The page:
Qaulir Logo
Search:     Advanced search
Browse by category:

CMOS and CCD Camera

Q:What is CMOS camera. What is it different from CCD camera.

A: CMOS sensor is a kind of sensor that is normally 10 times less sensitivity  than CCD sensor.
As human eye can see object under 1 lux illumination ( full moon night ). CCD sensor normally will see better or as good as human eye in the range of 0.1 ~3 lux and are 3 to 10 times more sensitive than CMOS sensor.



CMOS sensor's  sensitivity are normally in the range of 6 to 15 lux. CMOS sensor have 10 times more fix pattern noise than CCD sensor. Fixed pattern noise is the kind of noise that stay on screen as if there is a patterned. As CMOS sensor will become useless under 10 lux. All camera for serious application are using CCD sensor. CMOS sensor are normally using on  toy or very low end home security.

There 2 exception.  CMOS sensor can be made very big and have same sensitivity as CCD sensor. CMOS sensor are very fast , it is 10 ~100 times faster than CCD sensor, so it is very good for special application such as high ens DSC camera ( Cannon D-30 ) or fast frame camera.

CMOS sensor can have all the logic and control circuit be build on the same silicon wafer dice so as to make the camera simple and easy to handle. Hence CMOS camera can be very small in size.

CMOS camera though consume same or more power than CCD sensor but CMOS sensor use less peripheral circuit such as  CDS, TG and DSP circuit, so the total power consumption is 1/2 to 1/4 less than a CCD camera on same size.

There is only one exception that Mintron C series camera is using only 12V/65 mA power which is almost same as CMOS camera but having much better image quality. C series camera using 0.35um 3.3v DSP hence consume very small power  ( 54C0,54C1,54C2,54C1,54C5,54C6) . All other CCD camera making by other company are consuming 12V/150~300mA, hence is 2 to 4 times more than CMOS camera that is on 5~12v and 35~70 mA

Ironically, although CCD stand for  "Charge Couple Device" and CMOS stand for "Complementary Metal Oxide Silicon"  but actually neither CCD nor CMOS have anything to do with image sensing. The actuarial sensor is a device called "Photo Diode"  Both CCD sensor and CMOS sensor ( as so called ), are actually using same kind of sensor called Photo diode. Photo diode is a P N junction diode that will convert photon of the light that is bombing the junction into proportional amount of electron. The amount of electron are them calculated and read as voltage of signal. The more the light that entering the photo diode the more the electron generated and the higher the voltage out put from the sensor.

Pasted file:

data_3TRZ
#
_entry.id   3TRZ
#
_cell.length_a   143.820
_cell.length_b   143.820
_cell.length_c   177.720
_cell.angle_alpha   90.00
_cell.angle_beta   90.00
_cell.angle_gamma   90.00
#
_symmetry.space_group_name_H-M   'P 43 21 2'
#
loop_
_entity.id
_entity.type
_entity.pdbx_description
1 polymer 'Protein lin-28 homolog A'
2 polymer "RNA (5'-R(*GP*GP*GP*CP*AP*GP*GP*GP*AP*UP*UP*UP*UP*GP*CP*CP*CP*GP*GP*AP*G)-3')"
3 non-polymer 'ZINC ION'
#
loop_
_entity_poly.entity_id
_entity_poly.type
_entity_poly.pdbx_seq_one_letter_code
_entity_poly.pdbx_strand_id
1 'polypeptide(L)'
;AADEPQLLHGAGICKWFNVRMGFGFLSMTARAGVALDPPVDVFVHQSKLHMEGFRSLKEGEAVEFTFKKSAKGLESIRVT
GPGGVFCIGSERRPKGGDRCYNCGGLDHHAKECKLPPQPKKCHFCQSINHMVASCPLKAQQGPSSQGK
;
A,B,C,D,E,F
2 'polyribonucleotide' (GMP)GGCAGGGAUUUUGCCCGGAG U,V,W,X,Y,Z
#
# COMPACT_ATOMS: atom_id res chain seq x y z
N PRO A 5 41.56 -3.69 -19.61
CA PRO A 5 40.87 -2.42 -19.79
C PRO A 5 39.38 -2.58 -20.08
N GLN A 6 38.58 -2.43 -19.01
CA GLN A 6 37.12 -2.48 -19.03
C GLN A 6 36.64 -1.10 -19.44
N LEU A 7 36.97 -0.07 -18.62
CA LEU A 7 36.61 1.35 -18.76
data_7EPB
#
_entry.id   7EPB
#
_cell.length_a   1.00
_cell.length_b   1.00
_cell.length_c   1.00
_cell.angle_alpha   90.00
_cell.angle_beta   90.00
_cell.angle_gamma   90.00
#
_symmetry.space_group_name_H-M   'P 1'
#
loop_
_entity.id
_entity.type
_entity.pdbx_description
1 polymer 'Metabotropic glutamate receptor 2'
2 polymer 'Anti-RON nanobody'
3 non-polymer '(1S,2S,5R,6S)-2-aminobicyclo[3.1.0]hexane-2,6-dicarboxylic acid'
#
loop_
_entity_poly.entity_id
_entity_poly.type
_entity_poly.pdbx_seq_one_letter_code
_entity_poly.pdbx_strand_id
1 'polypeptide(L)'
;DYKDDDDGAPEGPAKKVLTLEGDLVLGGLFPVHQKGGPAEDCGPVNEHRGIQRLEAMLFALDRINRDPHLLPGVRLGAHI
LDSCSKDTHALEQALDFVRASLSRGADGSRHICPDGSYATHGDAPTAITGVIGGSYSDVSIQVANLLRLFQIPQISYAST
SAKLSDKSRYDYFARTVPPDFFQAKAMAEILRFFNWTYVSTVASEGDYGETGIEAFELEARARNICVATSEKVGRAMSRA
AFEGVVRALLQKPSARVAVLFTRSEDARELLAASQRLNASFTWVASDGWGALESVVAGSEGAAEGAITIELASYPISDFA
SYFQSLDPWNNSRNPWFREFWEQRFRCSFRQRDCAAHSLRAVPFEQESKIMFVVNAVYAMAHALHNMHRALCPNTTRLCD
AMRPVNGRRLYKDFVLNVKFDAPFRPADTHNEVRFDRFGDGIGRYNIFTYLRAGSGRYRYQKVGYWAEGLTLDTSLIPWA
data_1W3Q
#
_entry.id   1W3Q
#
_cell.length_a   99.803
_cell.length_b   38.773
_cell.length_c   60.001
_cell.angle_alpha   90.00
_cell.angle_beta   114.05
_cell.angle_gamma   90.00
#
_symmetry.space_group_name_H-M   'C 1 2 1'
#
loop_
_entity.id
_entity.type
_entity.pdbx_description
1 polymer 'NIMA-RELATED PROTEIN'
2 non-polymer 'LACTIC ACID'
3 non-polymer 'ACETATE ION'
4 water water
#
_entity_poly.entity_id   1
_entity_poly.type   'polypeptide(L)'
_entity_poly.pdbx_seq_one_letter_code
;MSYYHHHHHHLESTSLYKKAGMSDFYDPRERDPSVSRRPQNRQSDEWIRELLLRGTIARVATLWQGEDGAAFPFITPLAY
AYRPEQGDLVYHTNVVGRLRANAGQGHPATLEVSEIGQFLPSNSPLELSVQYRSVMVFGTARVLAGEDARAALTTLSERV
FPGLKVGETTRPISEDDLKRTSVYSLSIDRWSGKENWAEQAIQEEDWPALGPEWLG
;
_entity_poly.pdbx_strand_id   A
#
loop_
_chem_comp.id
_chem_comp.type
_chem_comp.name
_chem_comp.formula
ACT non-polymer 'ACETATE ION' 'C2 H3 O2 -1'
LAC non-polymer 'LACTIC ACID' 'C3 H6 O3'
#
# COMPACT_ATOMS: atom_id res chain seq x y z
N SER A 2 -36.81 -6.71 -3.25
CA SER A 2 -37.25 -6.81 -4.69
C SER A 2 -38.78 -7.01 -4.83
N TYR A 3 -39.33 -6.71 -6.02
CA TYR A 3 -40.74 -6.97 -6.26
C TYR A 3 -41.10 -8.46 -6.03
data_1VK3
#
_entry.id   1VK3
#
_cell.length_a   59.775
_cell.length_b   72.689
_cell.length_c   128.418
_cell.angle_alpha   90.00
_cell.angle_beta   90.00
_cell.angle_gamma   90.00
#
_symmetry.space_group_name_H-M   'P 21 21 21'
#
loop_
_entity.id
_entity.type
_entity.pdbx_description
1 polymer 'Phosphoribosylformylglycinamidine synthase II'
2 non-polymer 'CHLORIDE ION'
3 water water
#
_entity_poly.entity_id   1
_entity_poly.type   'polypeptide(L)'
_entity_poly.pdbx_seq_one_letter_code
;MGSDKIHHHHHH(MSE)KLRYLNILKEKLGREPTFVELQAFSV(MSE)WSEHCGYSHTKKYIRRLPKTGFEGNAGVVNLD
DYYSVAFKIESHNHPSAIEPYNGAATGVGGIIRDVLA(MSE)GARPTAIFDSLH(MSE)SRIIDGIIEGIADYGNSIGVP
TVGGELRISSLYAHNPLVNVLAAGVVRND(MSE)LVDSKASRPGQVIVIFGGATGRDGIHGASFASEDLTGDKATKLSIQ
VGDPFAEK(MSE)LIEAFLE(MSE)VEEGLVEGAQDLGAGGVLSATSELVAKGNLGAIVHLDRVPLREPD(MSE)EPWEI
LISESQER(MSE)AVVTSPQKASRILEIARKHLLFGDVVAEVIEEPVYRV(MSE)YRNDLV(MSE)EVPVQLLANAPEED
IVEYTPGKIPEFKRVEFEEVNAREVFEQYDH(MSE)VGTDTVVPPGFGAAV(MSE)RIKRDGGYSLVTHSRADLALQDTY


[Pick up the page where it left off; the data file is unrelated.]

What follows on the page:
CCD stand for  "Charge Couple Device" , CCD actually is only the technology to store the electron charge and the method to move these charge out of photo sensor in and organized way.

CMOS stand for "Complementary Metal Oxide Silicon" . CMOS actually is only a technology to make transistor on silicon wafer, and have no further meaning. Sensor being called CMOS sensor was a convenient way to discriminate it from CCD sensor and have nothing to do with the real ways that the sensor handling image.

CMOS sensor convert electron generated by photo diode into voltage signal immediately without complicate process. hence it is much faster. This good point makes CMOS sensor very useful for fast frame camera, the frame speed can be as high as 400 ~2000 frame/sec. This point makes it very good for high speed moving object survey. however due to lack of good fast speed DSP there are little high speed camera on the market and are normally very expensive $3000 ~ 300,000 per unit. Mintron makes  75 frame CCD camera which is 3 times faster than PAL TV standard on 25 frame/sec. and it is the physical limit for a CCD device.

Views: 12860
Others in this Category
document Bose – Car Audio
document CAN-BUS (Controller area network)
document Dual Zone
document DVB-T
document IPAS -Intelligent Parking Assist System
document PIP -Picture-In-Picture
document RDS -Radio Data System
document TPMS -Tire-pressure monitoring system

Contact Us